Breastfeed on demand

Many sources suggest a strict feeding schedule where feeding every 3-4 hours is recommended. Although this is a good guideline for older infants it should rather be a guideline to ensure your baby does not feed less often than that. Instead of sticking to a strict feeding schedule, you should offer the breast on demand6. Especially during the first few days, when the baby’s stomach capacity is as small as 20ml, the baby might want to drink much more frequently, even hourly7.  The more the baby suckles at the breast, the more oxytocin and prolactin is secreted by your body. These hormones are responsible for breast milk supply and delivery8. So do not feel discouraged when your baby drinks very often, this is all part of the process to get your breastmilk supply going.

 

Exclusively breastfeed

To breastfeed exclusively means to give nothing other than breastmilk to your baby. That means not even water or any other fluids or solids (except medication prescribed by your doctor) is given. After all, your breastmilk is sufficient, and your baby needs nothing more. When breastfeeding exclusively, the baby relies on breastmilk as his/ her only source of fluid and nutrition and the baby will feed more often from the breast. This in turn will improve your breastmilk production.

 

 

 

 

 

Eat a balanced diet

Breastfeeding increases your nutrient requirements, and many nutrients might already be depleted after the pregnancy and birth9. It is therefore important that you consume a balanced diet during the breastfeeding period.

Do not restrict your calories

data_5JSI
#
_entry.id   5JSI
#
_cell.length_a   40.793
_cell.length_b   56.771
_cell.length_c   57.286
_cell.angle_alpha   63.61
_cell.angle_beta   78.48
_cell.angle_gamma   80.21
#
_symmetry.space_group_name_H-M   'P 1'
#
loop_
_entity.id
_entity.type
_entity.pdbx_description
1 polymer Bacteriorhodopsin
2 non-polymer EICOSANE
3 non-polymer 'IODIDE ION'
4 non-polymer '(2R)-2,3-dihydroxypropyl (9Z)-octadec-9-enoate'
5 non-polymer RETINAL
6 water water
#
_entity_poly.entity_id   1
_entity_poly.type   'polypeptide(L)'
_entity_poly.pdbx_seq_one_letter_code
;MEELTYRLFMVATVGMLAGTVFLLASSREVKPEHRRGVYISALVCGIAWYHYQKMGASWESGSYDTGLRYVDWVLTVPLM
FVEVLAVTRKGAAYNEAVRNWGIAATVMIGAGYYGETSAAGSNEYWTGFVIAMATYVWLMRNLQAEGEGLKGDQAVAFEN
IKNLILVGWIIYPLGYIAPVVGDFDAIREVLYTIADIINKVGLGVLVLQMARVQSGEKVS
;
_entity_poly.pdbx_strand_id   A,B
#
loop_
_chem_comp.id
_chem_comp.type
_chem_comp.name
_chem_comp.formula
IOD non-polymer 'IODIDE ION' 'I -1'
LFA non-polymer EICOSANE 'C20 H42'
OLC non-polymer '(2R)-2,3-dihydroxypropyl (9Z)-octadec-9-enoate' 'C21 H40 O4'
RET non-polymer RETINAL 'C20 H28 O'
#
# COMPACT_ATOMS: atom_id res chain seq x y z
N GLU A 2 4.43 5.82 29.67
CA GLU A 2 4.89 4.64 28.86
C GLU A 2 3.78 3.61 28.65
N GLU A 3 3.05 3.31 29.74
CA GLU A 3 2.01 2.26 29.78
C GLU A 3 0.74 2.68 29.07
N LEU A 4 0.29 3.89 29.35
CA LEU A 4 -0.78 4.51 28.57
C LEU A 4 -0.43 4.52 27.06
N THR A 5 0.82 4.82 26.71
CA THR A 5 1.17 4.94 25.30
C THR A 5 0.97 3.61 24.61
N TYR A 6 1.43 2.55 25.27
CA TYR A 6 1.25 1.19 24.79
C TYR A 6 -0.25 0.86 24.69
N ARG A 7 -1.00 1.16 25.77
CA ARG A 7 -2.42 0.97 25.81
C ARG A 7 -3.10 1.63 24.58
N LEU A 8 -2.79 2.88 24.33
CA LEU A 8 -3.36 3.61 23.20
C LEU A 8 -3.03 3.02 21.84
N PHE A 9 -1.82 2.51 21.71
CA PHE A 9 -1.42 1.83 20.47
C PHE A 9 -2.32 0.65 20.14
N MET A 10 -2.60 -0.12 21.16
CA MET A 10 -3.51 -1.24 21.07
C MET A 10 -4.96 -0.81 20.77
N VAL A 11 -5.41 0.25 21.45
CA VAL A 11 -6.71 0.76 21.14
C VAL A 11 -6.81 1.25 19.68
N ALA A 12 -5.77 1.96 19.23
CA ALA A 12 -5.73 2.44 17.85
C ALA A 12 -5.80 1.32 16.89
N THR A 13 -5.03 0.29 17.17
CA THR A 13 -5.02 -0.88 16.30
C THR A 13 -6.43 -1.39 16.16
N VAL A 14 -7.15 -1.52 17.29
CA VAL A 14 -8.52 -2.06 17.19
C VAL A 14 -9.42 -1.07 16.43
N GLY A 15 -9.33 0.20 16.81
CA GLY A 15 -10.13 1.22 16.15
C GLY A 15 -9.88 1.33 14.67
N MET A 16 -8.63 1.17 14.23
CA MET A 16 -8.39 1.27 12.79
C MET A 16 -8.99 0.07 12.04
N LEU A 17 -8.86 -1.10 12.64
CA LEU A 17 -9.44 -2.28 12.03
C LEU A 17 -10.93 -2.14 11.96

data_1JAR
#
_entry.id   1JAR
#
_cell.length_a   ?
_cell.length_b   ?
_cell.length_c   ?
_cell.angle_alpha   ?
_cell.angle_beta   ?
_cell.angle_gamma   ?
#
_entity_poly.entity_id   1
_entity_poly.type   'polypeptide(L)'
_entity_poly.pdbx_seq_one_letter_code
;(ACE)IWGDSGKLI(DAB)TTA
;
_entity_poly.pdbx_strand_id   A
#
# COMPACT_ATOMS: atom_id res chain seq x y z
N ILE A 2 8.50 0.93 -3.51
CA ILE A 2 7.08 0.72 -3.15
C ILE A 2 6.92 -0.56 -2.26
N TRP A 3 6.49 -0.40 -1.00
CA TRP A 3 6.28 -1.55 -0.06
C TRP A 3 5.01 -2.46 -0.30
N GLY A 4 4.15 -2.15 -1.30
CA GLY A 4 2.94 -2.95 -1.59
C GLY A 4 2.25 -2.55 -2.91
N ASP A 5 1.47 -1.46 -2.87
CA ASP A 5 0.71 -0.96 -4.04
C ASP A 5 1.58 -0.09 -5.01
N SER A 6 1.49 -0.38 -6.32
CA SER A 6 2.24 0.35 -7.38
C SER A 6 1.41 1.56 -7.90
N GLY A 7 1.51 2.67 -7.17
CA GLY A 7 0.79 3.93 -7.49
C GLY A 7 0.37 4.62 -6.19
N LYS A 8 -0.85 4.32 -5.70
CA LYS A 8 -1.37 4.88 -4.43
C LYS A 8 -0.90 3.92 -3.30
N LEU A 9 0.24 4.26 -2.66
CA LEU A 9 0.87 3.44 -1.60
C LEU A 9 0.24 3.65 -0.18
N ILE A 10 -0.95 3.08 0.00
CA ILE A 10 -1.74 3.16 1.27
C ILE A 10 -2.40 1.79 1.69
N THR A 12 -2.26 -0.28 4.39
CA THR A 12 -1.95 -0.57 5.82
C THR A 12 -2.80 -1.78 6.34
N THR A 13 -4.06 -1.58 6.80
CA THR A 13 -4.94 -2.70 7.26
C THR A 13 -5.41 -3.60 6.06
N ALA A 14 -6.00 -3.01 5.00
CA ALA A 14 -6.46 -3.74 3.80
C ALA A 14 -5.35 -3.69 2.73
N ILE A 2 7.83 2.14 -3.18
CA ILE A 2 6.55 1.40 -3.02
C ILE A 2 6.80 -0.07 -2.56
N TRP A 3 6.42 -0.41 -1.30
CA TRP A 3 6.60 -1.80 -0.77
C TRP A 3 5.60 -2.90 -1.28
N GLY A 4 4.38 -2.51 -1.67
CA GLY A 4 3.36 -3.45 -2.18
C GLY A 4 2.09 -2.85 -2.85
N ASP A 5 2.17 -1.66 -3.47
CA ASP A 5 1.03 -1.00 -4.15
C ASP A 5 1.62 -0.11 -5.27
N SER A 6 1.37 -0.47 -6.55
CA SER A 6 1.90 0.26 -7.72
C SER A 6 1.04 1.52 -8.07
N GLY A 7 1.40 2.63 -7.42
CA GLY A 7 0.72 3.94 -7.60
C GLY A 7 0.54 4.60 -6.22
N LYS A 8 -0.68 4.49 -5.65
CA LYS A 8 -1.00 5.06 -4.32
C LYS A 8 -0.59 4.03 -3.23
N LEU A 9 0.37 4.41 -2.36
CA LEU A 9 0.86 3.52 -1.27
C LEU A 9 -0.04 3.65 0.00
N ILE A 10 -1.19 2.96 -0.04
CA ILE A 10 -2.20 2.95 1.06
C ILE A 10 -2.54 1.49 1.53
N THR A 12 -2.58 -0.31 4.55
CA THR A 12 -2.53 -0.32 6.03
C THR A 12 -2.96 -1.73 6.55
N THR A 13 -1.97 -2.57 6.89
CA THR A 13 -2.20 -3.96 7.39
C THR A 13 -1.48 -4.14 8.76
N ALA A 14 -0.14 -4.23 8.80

Although you want to get rid of the baby weight as soon as possible, restricting your energy (calorie or kilojoule) intake is not advised. In fact, you should consume slightly more energy during this time to maintain breastmilk production10. Make sure that this additional energy comes from nutrient dense foods that have a high vitamin and mineral content to support the growth and development of the baby. Including plenty of fruits and vegetables as well as dairy products is recommended.

 

Eat enough protein

Your protein requirements increase when breastfeeding by approximately 21g per day during the first 6 months and 14g per day thereafter10. Include foods that are high in protein with every meal and snack. Not only will this improve your breastmilk supply, but it will also keep you fuller for longer helping you not to snack on unhealthy foods. Include foods like nuts, soy, lentils, eggs, meat, fish, pork, chicken, milk and other dairy products.

 

Stay Hydrated

Dehydration can lead to impaired breast milk supply. Having adequate amounts of fluids will prevent you from getting dehydrated. Try to include 8 – 10 glasses of fluids a day. Have fresh, clean water, milk and caffeine free drinks throughout the day to ensure sufficient breast milk supply.

 

WHERE DOES FUTURELIFE® FIT IN?

The FUTURELIFE® Smart food™ and FUTURELIFE® Smart Bar™ range is a perfect option for a complete meal or snack when breastfeeding.

With limited time available to spend on preparing healthy balanced meals with a new-born in the house, the FUTURELIFE® range is a perfect solution! FUTURELIFE® Smart food™ is high in protein, low GI, high in 23 vitamins and minerals and best of all, FUTURELIFE® Smart food™ is instant.  FUTURELIFE® Smart food™ can be prepared as a porridge or a drink by simple adding milk or water.